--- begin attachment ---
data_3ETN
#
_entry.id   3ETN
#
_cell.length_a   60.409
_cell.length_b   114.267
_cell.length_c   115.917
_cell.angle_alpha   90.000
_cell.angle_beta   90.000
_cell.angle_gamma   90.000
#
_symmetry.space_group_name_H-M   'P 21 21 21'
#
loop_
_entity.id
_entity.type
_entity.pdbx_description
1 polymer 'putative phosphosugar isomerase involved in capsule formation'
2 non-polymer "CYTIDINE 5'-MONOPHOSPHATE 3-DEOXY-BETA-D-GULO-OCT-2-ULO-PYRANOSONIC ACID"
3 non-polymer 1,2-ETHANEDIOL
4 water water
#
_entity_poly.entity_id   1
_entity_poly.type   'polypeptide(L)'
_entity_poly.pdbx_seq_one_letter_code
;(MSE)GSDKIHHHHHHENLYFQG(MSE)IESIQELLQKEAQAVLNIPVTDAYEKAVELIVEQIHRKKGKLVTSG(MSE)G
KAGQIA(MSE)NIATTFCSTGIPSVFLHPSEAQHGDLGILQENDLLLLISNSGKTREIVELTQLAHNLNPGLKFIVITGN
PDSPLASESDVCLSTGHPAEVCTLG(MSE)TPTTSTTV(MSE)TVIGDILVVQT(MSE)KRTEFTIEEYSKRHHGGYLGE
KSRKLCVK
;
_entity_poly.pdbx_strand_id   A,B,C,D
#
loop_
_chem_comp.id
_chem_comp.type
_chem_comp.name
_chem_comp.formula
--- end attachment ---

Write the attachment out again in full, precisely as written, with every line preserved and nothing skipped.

data_3ETN
#
_entry.id   3ETN
#
_cell.length_a   60.409
_cell.length_b   114.267
_cell.length_c   115.917
_cell.angle_alpha   90.000
_cell.angle_beta   90.000
_cell.angle_gamma   90.000
#
_symmetry.space_group_name_H-M   'P 21 21 21'
#
loop_
_entity.id
_entity.type
_entity.pdbx_description
1 polymer 'putative phosphosugar isomerase involved in capsule formation'
2 non-polymer "CYTIDINE 5'-MONOPHOSPHATE 3-DEOXY-BETA-D-GULO-OCT-2-ULO-PYRANOSONIC ACID"
3 non-polymer 1,2-ETHANEDIOL
4 water water
#
_entity_poly.entity_id   1
_entity_poly.type   'polypeptide(L)'
_entity_poly.pdbx_seq_one_letter_code
;(MSE)GSDKIHHHHHHENLYFQG(MSE)IESIQELLQKEAQAVLNIPVTDAYEKAVELIVEQIHRKKGKLVTSG(MSE)G
KAGQIA(MSE)NIATTFCSTGIPSVFLHPSEAQHGDLGILQENDLLLLISNSGKTREIVELTQLAHNLNPGLKFIVITGN
PDSPLASESDVCLSTGHPAEVCTLG(MSE)TPTTSTTV(MSE)TVIGDILVVQT(MSE)KRTEFTIEEYSKRHHGGYLGE
KSRKLCVK
;
_entity_poly.pdbx_strand_id   A,B,C,D
#
loop_
_chem_comp.id
_chem_comp.type
_chem_comp.name
_chem_comp.formula